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Hardship and Hard Work Lead Nico Cargo to Microsoft

Alumni

Location | Puget Sound

Sophocles said, “there is no success without hardship.”

Growing up in The Philippines was tough as it is. It didn’t help that at an early age, I was diagnosed as a high-risk bronchial asthma patient.

At 4 years old, I was intubated in the ICU, and fought for my life. I still remember not being able to eat or speak, communicating with my family using hand gestures. My condition was worsened by the poor air quality—dust, smoke-belching vehicles, and so on—and I would be in and out of the hospital every year, resulting in my family’s funds rapidly depleting.

In 2009, Typhoon Ondoy (or Ketsana) added to our burden when we lost a lot to the knee-deep flood waters. And yet, somehow my parents were still able to send my older sister and me to good schools. At times, we were practically enrolled off of promissory notes when my parents could not pay tuition on time, but Mom always emphasized that education is the only thing they can give us that cannot be taken away. She’s one of the hardest working people I know, and because of her my sister and I were able to graduate college and high school respectively.

I powered through those gritty first six months of learning and development and landed an internship with my dream company, Microsoft (343 Industries).

 

Nico Cargo
IT Support Analyst, Microsoft (343 Industries)

When it came time for me to attend college at San Beda University, it was a blessing that my Ninang (Godmother) Marife Biscocho-Lee was able to help us afford tuition.

At San Beda, I studied Legal Management. It was demanding, and I spent the next four years leaving campus at 10 p.m. and getting home at 12 a.m. – I would either cling to the back of a jeepney (bus) as it swerved left and right, or just walk the two miles home on the dimly-lit sidewalks beside traffic in the ninety-degree heat. I studied all day and night, reading and taking notes on hundreds of pages of provisions, doctrines, and cases. Eventually, I graduated to earn my bachelor’s degree, and even passed the LSAT equivalent in the Philippines before it was declared unconstitutional.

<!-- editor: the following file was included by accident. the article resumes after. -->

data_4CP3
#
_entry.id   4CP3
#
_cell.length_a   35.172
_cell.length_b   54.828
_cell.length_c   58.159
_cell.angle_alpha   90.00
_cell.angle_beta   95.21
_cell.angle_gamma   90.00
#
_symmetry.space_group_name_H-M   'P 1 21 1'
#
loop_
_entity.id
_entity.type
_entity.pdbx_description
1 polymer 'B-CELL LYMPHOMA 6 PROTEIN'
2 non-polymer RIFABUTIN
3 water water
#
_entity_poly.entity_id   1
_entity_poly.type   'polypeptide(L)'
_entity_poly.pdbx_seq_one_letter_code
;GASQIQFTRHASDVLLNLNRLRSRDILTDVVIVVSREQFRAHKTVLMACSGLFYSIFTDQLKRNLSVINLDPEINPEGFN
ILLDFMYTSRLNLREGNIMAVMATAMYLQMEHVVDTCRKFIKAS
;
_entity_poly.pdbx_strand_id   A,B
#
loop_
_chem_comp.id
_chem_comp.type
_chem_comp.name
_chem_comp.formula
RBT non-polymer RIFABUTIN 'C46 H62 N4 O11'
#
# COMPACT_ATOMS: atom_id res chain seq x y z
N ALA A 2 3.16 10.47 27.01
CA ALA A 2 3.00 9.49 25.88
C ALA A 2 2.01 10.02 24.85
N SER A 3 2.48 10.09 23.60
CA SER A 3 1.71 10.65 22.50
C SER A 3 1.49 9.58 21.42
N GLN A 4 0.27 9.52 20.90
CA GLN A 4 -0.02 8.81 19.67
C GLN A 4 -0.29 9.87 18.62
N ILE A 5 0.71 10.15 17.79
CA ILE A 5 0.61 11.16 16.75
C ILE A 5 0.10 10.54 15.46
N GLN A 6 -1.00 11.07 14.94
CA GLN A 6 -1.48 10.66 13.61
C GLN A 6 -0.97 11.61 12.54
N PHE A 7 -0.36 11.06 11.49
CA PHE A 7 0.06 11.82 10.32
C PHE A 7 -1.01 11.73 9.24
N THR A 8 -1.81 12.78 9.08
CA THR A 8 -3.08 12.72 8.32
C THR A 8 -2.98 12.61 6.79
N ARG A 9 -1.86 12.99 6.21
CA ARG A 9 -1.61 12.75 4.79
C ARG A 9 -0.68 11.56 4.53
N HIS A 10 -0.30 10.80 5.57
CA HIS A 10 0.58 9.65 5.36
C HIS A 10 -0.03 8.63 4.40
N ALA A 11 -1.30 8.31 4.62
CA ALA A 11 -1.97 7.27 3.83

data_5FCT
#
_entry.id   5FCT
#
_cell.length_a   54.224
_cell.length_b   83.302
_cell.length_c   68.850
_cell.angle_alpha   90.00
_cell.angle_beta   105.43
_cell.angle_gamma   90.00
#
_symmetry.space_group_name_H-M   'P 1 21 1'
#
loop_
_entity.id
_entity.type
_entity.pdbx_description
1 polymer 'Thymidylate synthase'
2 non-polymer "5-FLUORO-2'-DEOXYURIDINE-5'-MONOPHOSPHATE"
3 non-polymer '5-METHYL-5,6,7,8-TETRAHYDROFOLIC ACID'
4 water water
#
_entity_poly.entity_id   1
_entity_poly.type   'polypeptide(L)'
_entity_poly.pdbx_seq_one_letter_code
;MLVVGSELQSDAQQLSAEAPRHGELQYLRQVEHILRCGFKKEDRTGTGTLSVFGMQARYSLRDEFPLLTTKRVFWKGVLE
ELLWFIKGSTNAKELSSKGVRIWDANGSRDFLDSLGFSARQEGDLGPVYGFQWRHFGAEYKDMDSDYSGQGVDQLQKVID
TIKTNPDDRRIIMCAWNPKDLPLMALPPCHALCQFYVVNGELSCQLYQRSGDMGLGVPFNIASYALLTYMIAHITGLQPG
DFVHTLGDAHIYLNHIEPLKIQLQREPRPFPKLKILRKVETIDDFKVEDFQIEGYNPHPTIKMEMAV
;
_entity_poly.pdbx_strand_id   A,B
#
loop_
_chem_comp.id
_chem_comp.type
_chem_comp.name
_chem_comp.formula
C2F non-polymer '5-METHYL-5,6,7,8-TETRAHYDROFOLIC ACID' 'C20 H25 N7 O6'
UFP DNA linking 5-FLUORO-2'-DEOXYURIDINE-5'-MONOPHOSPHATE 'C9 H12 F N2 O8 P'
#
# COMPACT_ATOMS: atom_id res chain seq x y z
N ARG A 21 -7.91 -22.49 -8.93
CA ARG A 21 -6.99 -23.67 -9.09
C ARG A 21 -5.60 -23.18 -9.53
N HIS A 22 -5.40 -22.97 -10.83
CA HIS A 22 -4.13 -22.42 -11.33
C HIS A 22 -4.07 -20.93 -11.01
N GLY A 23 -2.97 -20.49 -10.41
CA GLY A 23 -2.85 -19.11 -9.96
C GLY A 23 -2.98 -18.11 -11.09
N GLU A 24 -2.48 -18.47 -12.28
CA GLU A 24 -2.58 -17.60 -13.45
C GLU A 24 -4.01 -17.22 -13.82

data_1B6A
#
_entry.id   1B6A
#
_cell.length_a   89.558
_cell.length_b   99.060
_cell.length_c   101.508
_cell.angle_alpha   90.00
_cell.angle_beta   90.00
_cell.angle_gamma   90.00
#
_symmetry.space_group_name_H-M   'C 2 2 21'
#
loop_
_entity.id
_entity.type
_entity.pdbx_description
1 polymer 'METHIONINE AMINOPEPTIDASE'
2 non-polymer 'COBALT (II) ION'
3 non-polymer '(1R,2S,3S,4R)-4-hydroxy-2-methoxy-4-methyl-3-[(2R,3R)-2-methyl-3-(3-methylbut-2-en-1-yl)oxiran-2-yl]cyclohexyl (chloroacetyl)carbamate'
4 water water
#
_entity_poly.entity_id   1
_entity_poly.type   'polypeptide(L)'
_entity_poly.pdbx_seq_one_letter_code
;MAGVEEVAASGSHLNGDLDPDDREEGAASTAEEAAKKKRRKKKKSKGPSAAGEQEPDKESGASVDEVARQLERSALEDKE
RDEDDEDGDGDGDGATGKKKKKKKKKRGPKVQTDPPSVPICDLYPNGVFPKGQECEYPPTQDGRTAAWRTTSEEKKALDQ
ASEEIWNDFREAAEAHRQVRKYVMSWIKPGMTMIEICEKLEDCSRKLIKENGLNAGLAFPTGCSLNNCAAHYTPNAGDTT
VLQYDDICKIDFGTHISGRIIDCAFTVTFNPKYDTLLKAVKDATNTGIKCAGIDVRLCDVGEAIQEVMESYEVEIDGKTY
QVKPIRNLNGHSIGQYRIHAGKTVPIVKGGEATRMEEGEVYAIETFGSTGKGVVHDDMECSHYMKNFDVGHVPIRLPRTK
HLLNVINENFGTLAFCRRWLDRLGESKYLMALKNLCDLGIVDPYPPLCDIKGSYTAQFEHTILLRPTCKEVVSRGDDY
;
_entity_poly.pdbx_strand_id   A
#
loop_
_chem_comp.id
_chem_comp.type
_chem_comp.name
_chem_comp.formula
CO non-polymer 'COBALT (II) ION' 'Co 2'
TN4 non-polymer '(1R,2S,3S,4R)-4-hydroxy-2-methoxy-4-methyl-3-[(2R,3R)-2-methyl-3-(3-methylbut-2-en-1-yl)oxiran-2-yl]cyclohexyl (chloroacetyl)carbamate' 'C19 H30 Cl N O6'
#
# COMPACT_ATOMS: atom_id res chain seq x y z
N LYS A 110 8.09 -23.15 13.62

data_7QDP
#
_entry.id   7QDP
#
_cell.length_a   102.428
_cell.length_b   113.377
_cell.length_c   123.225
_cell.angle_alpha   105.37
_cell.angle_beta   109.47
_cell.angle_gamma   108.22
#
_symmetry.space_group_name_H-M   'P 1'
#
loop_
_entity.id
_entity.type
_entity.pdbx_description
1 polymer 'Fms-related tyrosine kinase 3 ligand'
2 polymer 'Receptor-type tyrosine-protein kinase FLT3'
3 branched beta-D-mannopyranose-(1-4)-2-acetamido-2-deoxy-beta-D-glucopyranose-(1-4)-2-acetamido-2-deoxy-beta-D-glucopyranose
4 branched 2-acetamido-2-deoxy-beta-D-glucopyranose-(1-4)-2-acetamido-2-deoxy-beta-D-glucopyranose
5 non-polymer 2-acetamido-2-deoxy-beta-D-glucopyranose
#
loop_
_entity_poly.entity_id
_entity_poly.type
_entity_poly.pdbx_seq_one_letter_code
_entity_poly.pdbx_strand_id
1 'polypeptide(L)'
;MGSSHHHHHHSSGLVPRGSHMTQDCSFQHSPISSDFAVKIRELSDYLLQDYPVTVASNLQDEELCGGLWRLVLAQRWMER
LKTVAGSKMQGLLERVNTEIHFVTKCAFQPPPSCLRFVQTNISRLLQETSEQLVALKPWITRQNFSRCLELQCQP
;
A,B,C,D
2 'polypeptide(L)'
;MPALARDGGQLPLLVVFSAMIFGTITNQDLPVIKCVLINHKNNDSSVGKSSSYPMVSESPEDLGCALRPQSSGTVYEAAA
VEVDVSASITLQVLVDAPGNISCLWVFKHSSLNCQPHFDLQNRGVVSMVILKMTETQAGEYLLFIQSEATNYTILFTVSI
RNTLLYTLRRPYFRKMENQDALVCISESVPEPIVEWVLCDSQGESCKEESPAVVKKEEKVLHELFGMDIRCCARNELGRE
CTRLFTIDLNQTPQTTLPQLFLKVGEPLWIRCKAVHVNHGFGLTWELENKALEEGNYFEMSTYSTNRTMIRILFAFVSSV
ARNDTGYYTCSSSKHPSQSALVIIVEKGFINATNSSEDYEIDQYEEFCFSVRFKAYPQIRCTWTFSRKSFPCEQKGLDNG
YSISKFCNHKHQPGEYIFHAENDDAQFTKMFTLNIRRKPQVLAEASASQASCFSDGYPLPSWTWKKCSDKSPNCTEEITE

I was about to enroll in San Beda College of Law when my family found out that our immigrant visa that we had been waiting 24 years for had finally been approved. I almost didn’t make it as I was about to age out, which unfortunately my sister experienced. But next thing I knew, I was on a plane heading to the “promised land” – the United States.

When I arrived in, I came to learn that the bachelor’s degree that I had worked so hard for didn’t mean anything here. College had trained me to work in a professional environment. But with no experience, I had to swallow my pride wholly and I applied as a cashier at a supermarket.

I wanted to have the ability to give back to the people who supported me, especially my parents and my sister, and for my current and future family to have a better life, to escape yesterday’s poverty, but being in a minimum wage job was not the way.

That’s when I found Year Up. I was skeptical at first because it sounded too good to be true: “Enabling young adults to move from minimum wage to meaningful careers.” But I decided to apply.

At Year Up, I specialized in Helpdesk/Desktop support. All of our classes were conducted online during the Learning and Development phase of the program due to COVID-19, yet I had to manage my time efficiently to meet assignment deadlines while also juggling a job at Walmart and other personal matters. Year Up taught me how to be a young professional by providing skills in areas such as data analysis, business communications, project management, network support, hardware troubleshooting techniques, and so on.

I powered through those gritty first six months of learning and development and landed an internship with my dream company, Microsoft (343 Industries). At Microsoft, I was able to interact with servers and other types of machines and apply the skills that I learned at Year Up. I have learned so much because of this entire experience. It was hard, but extremely worth it.

As I graduate from the program and my internship ends, I am very happy to report that I will be starting my role as an IT Support Analyst at Microsoft (343 Industries) this October. All of this wouldn’t be possible without two key factors: hard work and support – the latter has been provided marvelously by Year Up and Microsoft. I am forever grateful for this kind of program because it shows you the doors that you’re able to step into, and all you have to do is let yourself in.

Nico is just one of thousands of Year Up graduates ready to grow their professional career.

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